Chapter 24 Studying the sun

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Transcript Chapter 24 Studying the sun

The Study of Light
Astronomers are in the business of gathering
and studying light
 Almost everything that is known about the
universe beyond Earth comes by analyzing light
from distant sources
By understanding how the sun works,
astronomers can better grasp the nature of
more distant objects in space
Electromagnetic Radiation
Although visible light is most familiar to us, it
makes up only a small part of the different
types of energy known as electromagnetic
 Electromagnetic Radiation  includes gamma
rays, X-rays, ultraviolet light, visible light, infrared
radiation, microwaves, and radio waves
 Electromagnetic Spectrum  the arrangement of
these waves according to their wavelengths and
Wave theory, however, cannot explain some
effects of light
 In some cases, light acts like a stream of particles
called photons
Photons can be thought of as extremely small
bullets fired from a machine gun
 Each photon has a specific amount of energy,
which is related to its wavelength in a simple way:
shorter wavelengths have more energetic photons
Spectroscopy  the study of the properties
of light that depend on wavelength
 Continuous Spectrum  produced by an
incandescent solid, liquid, or gas under high
pressure (ex: common light bulb)
 Absorption Spectrum  produced when visible
light is passed through a relatively cool gas under
low pressure
 Emission Spectrum  produced by a hot gas
under low pressure
 When the spectrum of a star is studied, the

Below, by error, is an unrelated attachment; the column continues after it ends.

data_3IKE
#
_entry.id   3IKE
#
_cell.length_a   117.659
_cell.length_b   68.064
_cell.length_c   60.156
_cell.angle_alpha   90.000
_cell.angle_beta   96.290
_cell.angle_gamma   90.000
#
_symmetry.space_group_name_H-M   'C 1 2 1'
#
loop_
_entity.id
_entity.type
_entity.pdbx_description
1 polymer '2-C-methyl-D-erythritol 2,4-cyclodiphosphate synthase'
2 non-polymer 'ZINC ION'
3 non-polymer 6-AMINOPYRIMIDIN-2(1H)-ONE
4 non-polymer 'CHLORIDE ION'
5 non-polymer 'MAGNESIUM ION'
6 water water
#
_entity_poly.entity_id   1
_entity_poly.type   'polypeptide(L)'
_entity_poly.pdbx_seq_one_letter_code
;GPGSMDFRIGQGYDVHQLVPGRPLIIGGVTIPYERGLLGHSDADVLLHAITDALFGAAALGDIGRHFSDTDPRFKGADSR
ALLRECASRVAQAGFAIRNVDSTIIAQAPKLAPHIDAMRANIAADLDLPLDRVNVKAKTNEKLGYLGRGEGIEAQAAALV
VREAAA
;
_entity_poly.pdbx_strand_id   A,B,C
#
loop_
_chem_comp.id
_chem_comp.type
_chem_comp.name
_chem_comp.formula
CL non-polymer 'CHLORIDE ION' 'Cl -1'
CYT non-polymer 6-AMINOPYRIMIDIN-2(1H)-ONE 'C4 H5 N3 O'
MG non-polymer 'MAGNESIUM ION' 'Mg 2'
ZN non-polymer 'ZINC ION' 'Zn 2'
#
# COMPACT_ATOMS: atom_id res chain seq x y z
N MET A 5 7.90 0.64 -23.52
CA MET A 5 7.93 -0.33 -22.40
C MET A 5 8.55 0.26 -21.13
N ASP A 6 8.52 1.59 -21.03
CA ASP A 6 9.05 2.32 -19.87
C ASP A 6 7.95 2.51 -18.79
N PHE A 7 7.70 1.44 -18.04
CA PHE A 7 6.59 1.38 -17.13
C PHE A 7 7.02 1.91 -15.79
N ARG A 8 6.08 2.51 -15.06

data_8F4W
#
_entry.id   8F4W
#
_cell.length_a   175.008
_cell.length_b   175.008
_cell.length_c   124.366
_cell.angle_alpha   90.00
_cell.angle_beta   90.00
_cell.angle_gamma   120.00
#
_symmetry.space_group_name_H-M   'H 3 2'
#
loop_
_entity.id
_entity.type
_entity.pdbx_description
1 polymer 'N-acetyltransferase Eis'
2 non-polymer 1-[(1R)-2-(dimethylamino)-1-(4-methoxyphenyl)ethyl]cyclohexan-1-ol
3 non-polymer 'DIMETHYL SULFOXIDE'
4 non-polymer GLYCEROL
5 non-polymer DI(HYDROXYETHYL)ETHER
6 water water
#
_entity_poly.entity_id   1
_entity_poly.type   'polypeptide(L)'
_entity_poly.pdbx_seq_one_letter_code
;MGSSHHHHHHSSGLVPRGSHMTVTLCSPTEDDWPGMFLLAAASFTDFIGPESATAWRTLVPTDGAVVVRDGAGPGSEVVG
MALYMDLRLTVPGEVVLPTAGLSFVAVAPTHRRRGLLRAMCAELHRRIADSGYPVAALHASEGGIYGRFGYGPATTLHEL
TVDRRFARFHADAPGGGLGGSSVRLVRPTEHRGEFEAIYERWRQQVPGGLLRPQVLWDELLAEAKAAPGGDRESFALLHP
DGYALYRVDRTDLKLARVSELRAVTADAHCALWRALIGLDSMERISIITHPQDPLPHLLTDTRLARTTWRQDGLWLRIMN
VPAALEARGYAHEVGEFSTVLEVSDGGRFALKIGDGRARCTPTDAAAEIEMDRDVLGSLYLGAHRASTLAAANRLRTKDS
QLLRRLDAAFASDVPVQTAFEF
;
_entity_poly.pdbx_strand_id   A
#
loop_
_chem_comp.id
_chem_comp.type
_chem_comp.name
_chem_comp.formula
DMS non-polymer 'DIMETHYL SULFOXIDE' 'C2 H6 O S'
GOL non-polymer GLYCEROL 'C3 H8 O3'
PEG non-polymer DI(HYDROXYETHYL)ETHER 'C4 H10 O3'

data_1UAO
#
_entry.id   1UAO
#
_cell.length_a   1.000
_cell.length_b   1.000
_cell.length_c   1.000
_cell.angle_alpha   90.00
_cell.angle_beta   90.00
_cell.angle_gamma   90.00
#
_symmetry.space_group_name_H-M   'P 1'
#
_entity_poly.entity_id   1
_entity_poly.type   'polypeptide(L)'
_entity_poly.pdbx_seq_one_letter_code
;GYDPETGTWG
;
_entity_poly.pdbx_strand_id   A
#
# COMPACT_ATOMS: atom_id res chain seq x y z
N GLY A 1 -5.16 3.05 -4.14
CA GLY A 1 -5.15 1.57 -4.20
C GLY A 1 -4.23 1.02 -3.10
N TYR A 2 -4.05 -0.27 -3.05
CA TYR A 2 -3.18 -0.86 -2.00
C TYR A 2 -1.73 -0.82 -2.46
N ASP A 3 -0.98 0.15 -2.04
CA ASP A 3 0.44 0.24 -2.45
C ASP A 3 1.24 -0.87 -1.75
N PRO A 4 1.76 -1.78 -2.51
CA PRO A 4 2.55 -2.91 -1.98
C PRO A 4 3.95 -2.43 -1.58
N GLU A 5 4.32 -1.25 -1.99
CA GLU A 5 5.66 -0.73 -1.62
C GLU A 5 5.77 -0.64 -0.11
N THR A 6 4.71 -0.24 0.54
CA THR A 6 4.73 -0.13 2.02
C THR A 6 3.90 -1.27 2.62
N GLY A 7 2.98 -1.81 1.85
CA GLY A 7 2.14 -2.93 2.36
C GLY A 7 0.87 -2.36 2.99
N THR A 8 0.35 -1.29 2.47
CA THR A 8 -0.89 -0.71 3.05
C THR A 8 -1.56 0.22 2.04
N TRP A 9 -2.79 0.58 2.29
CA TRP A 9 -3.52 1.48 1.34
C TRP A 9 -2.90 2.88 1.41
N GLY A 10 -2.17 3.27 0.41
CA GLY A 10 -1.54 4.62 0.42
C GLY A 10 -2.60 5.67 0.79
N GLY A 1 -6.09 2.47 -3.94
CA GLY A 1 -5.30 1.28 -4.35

spectral lines act as fingerprints by identifying the
present elements and star’s chemical make-up
The Doppler Effect
Doppler Effect  refers to the perceived
change in wavelength of a wave that is
emitted from a source that is moving away or
toward an object
 In astronomy, the Doppler effect is used to
determine whether a star or other body in space is
moving away from or toward Earth
Tools for Studying Space
Refracting Telescopes
 Refracting Telescope  an instrument for studying
the universe that uses a lens to bend or refract
light in order to magnify distant objects
 The most important lens in a refracting telescope,
the objective lens, produces an image by bending
light from a distant object so that the light
converges at an area called the focus (central
 Chromatic Aberration  the halo of color around
an object because not all colors of light can be in
focus at the same time
Tools for Studying Space
Reflecting Telescope  use a concave mirror
that focuses the light in front of a mirror,
rather than behind it
 Most large optical telescopes are reflectors. Light
does not pass through a mirror so the glass for a
reflecting telescope does not have to be of optical
Detecting Invisible Radiation
Radio Telescopes
 Large dishes that detect radio waves
 A radio telescope focuses the incoming radio
waves on an antenna, which absorbs and
transmits theses waves to an amplifier, just like a